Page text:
Moodeaux’s Brianna Arps on diversity in the fragrance industry +2023

Image source: Brianna Arps
Too often, the best beauty stories are not told based solely on a person’s race, religion, gender expression, disability, or socioeconomic status. Here we pass the mic to some of the most ambitious and talented voices in the industry so they can tell, in their own words, the remarkable story of how they came to be – and how they use beauty to change the world for the better. Next: Brianna ArpsFounder and CEO of the fragrance brand Modeaux.

I’m the kid who grew up messing around in my grandmother’s vintage perfume cabinet, messing around with my mom’s lipstick, and reaching into her jewelry boxes. Being around really strong women who took pride in their looks and their self-care routines really helped me see the role beauty can play in everyday life. Watching them also helped me develop some of my own routines.

Four years ago, after being fired from an editorial position, I decided to start my own journey with my fragrance company Moodeaux.

This was a really dark time in my life and I had no idea what to do. I was living my dream life as an editor in New York City after graduating with a journalism degree, so this role felt like a career highlight for me. After it was taken away, I fell into a really deep slump and had to rely on the same self-care routines and memories from my childhood to get me through it.

Anyone who has lost their job knows that interviewing can be a very dehumanizing process. Having to get up and dress every day to prove your worth without always knowing what the future might hold was a very tiring process. On the days when I had nothing to do, I always got up, showered and put on some perfume. This was one of the rituals that got me through this extremely dark time; This is how I manifested within myself and made myself feel good while everything around me felt like it was crumbling.

After this experience, I began researching the scientific connection between scent and mood. I wanted to know how it is possible that smelling a fragrance can instantly transport you to a different place or time in your life. During my research, I found that there aren’t many black-owned fragrance houses. I decided this was something I wanted to explore, so I leaned into the process – and as they say, the rest was history.

There are some experiences that shaped my journey with Moodeaux. I’ve always had a dual focus on marketing and beauty. In college, I did internships at a couple of beauty startups that grew into full-fledged businesses, and I also have so many friends who are entrepreneurs themselves that I had a network to fall back on. After getting laid off I also ended up at another beauty company called The Lip Bar and was able to see first hand what it takes to run a successful beauty business as I spent a lot of time with the founder Melissa Butler.

Image source: Brianna Arps

Coming back to Moodeaux, I came up with the name after finding out that another brand had registered a trademark for the original name: Moody Beauty. After crying for a few hours over the fact that I basically lost a few thousand bucks only to end up with nothing, I’m now telling beauty entrepreneurs to always get legal advice before investing in getting into the fun, creative part of building a business because it can save you a lot of rejection and money — I went back to brainstorming. I knew I wanted to stick with the word “mood” so I built the name on that: “Eaux” was a play on “eau de parfum” or “eau de toilette” so I put those two together and got “Moodeaux.” ” and it stuck.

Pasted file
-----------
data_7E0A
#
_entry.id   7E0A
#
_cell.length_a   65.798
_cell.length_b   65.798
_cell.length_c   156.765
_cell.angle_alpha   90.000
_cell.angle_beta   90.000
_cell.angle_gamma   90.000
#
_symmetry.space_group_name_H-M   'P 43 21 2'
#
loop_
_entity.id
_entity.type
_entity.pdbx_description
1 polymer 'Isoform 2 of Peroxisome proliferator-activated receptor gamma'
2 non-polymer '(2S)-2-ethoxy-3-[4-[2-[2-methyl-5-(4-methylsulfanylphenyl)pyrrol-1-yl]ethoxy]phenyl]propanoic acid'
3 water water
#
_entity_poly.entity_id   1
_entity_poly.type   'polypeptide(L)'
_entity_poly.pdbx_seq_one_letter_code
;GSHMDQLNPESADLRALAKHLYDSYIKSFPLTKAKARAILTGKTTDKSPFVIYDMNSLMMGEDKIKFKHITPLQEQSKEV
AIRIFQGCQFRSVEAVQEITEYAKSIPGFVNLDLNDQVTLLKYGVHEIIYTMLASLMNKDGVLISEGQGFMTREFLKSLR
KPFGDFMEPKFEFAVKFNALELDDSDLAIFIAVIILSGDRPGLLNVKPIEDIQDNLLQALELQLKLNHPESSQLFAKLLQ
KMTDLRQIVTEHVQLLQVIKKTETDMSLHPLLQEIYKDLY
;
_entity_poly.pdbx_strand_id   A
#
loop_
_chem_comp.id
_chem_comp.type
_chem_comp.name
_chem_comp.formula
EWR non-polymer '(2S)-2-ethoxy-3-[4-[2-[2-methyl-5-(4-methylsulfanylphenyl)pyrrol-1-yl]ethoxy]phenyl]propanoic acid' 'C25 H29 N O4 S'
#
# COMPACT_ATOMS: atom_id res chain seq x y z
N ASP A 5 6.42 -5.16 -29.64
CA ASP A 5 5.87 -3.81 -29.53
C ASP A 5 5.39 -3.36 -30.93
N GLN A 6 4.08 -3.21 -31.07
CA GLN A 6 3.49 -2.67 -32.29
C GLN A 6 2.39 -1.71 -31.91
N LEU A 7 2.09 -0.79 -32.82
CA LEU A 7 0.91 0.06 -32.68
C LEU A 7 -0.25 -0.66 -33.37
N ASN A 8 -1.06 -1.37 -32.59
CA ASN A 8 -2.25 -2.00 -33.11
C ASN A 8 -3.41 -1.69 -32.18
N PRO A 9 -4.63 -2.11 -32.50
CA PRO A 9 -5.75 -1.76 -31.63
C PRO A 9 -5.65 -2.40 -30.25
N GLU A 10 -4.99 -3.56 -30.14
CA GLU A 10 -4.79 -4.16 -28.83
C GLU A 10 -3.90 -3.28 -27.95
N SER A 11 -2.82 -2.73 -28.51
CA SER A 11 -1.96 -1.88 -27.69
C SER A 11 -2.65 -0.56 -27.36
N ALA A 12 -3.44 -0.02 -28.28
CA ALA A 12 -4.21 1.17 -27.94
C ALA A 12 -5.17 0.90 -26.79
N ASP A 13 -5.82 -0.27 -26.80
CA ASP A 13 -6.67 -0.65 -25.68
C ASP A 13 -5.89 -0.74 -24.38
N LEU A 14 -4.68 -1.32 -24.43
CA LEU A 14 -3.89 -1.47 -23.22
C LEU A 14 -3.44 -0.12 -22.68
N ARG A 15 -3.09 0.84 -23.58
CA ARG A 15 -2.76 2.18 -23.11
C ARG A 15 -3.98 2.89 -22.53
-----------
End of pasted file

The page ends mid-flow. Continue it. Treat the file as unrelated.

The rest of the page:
It was important to me to be a clean brand because there are so many reports showing that many of the cosmetics marketed to women of color are chock-full of unnecessary ingredients. It boils down to how the industry might view us, and I wanted to reverse that. We don’t need endocrine disruptors, we don’t need alcohol, we don’t need water. We wanted to focus on botanical extracts that can help lock in fragrance and hydrate the skin. So Moodeaux really is more than just a fragrance company; We are truly a hybrid in the way we select our ingredients and formulate our fragrances so people can experience the best of both worlds.

I want to keep opening doors for black perfumers. Why don’t black children grow up thinking, “I can be a cosmetic chemist and make perfumes”?

The idea behind the brand is really more than just spraying on perfume – it’s about changing mindsets and improving mood. We want to become a premier fragrance destination for people who want to show how they feel. When you watch a traditional perfume ad or watch a television commercial about a perfume, it’s all about how you can put something on. We rarely talk about the things that we can manifest within ourselves. We think about it, when you wake up in the morning and get dressed, what do you want to feel? What mood would you like to convey to the world? How can you be the best version of yourself? That’s our goal.

In the future, too, I would like to open doors to black perfumers. Why don’t black children grow up thinking, “I can be a cosmetic chemist and make perfumes”? Why isn’t this career path normalized as an option for us? Something I started with Moodeaux was a service component called Black in scent. We really want to use this initiative to support those who dream big and want to break into the fragrance industry. When I started I couldn’t find a person whose path I could emulate, so both Moodeaux and Black In Fragrance are here to fill in those gaps and make beauty better by making better beauty – for everyone.

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